Take my yoke upon you, and learn from me; for I am gentle and humble in heart, and you will find rest for your souls. For my yoke is easy, and my burden is light. –Matthew 11:29-30
A few weeks ago, I returned from an eight-day, 90-mile hike on the Pacific Crest Trail. The PCT runs 2600+ miles from our Mexican border into Canada.
Last year a friend, his adult children and I hiked the 70-mile section of the PCT from Snoqualmie Pass to Stevens Pass. We enjoyed it so much that we chose to hike more of the trail this year. We began hiking at a trailhead near Stehekin, at the north end of Lake Chelan, and finished at the northern terminus of the trail in Manning Park, BC.
It’s not just the distance that makes this hike such a challenge; it’s the “ups-and-downs.” On this year’s hike we gained 19,000 feet of elevation and lost 16,000 feet. It may go without saying that one of the keys to enjoying such a hike is keeping the pack light! Last year I discovered a book called “Ultra-Light Backpackin’ Tips” that became our “bible” for both this year’s and last year’s hikes. The author’s model hike is ten days with only a 25-lb. pack—including all food!
I was pleased that at the beginning of the trip my pack weighed in at about 27 lbs. Naturally, over the course of the week our packs became lighter as we ate through our food.
One of the keys to “keeping it light” is discerning what’s essential and what’s not. The “Backpackin’ Tips” author insists that “just in case” is not an acceptable category. Instead, he separates “convenience” from “life-or-death.” For example, necessary equipment includes a simple medical kit and a repair kit. I might not ever need to use these items but if I don’t have them when I need them it could be a matter of life or death.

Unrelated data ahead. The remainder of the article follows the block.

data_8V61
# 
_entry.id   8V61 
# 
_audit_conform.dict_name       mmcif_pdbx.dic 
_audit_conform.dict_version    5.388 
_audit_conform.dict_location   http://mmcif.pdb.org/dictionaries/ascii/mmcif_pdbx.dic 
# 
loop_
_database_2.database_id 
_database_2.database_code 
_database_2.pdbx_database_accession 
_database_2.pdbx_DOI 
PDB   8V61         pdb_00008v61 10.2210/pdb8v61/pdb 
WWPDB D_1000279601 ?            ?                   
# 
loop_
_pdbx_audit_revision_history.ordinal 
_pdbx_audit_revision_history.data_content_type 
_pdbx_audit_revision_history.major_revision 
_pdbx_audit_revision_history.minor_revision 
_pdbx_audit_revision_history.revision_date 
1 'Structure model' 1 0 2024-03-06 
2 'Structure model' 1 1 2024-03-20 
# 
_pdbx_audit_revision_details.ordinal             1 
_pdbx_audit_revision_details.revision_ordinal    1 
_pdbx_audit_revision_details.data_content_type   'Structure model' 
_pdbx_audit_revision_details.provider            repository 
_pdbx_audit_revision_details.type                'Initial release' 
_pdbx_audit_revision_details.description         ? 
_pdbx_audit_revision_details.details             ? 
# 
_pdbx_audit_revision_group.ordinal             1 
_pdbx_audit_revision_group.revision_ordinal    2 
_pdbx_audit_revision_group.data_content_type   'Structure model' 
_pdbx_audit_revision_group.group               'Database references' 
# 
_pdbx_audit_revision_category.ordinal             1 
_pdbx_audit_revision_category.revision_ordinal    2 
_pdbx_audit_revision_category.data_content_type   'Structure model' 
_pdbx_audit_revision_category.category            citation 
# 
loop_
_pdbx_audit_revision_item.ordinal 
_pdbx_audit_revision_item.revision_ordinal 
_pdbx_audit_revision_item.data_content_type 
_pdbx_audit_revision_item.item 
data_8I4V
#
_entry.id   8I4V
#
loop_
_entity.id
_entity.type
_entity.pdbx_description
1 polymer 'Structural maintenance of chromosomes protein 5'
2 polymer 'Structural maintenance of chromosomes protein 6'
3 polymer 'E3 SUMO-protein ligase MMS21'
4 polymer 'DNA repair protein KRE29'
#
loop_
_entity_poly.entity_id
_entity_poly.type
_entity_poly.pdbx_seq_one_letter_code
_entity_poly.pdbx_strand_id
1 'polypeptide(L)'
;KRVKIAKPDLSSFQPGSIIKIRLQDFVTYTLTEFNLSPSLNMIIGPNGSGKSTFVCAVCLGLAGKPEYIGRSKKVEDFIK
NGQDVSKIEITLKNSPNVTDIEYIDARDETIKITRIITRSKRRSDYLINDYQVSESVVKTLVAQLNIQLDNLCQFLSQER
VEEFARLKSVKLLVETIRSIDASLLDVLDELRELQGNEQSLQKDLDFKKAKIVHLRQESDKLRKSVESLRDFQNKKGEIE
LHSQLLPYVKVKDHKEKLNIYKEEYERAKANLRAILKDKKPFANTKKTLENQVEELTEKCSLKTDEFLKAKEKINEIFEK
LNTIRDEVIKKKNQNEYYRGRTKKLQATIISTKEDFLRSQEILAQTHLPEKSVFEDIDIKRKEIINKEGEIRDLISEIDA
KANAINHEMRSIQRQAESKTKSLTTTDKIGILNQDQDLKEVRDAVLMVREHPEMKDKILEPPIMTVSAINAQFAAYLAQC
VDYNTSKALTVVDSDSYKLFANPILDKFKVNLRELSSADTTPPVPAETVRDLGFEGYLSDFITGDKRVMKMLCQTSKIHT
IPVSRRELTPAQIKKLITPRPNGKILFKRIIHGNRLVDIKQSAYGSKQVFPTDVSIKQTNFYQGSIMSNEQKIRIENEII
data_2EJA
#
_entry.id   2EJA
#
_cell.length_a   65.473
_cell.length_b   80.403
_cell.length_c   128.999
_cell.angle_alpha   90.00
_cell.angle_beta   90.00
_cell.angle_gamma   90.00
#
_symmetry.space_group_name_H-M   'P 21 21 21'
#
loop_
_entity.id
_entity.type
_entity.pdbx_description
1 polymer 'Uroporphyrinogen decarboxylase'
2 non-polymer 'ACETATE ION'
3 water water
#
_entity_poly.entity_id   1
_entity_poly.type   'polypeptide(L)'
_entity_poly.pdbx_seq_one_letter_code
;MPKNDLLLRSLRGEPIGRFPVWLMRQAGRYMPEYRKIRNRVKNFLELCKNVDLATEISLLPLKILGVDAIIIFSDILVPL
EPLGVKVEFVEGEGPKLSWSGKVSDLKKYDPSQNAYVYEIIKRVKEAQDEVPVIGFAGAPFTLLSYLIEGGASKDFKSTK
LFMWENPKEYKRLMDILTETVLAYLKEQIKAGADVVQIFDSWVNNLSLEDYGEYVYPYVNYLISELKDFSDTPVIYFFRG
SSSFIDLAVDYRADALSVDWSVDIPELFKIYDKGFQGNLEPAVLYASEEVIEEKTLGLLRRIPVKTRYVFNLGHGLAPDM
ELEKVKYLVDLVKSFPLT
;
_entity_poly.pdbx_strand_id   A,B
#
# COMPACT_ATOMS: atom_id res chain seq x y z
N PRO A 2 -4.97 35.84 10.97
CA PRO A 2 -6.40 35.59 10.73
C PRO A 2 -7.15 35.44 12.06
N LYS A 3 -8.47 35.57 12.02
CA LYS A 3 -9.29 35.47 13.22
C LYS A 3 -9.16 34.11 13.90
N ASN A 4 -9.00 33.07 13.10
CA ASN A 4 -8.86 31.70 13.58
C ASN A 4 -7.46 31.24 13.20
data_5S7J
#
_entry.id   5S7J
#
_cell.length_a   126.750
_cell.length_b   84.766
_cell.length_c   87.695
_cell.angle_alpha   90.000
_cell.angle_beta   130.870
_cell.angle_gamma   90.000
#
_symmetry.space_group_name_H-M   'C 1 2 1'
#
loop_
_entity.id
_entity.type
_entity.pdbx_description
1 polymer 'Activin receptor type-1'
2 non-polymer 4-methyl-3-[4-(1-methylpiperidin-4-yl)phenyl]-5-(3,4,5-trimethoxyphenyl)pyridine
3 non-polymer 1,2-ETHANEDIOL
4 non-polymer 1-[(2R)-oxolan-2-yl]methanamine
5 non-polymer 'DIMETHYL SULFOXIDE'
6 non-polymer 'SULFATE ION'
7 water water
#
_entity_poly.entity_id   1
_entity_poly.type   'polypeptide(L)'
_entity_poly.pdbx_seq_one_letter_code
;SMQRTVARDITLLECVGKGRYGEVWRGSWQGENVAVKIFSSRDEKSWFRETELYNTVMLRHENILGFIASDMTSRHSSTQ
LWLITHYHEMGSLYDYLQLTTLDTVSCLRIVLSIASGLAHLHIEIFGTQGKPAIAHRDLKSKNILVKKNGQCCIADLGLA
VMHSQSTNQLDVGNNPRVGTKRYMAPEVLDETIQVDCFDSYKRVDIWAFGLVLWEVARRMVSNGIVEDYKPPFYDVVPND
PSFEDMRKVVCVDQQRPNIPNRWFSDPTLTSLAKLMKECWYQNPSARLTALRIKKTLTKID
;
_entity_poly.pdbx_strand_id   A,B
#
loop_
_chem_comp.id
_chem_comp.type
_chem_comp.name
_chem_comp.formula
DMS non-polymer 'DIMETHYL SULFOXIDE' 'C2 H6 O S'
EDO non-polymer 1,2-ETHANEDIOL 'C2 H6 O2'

I wonder if this is part of what Jesus is getting at. When he says, “my yoke is easy and my burden is light” he clearly doesn’t mean that followers of Jesus have it easier than others. The stories of our faith and maybe even personal experience indicate that very often quite the opposite is true! Instead, could it be that he’s calling us to take stock of what in our life is essential and what is distraction, what is “just-in-case” and what is “life-or-death?”
Obviously, none of us lives a completely “ultra-light” life! We allow ourselves to be weighed down, not just by material “stuff” but by various worries and fears. Lightening our pack load can, in fact, seem impossible!
As always, for people of faith, a key to tackling the “impossible” is not to try it solo. We are pilgrims on a journey but we have fellow pilgrims who walk with us. Together we discern what it means to take on the yoke of Christ. Together we discover what we need to learn and what he would teach us.
Notice what Jesus does and doesn’t say: He doesn’t say our journey through life will be easy; he says his yoke is easy, his burden is light. The ups and downs of the PCT, the narrow trail, the cliffs and the rocks didn’t disappear just because we were carrying light-weight packs. Likewise, our human journey remains challenging, sometimes difficult and even dangerous. And yet, how much more energy, stamina, hope, peace and even joy might be available for those who by the power and encouragement of the Holy Spirit work hard at traveling light!
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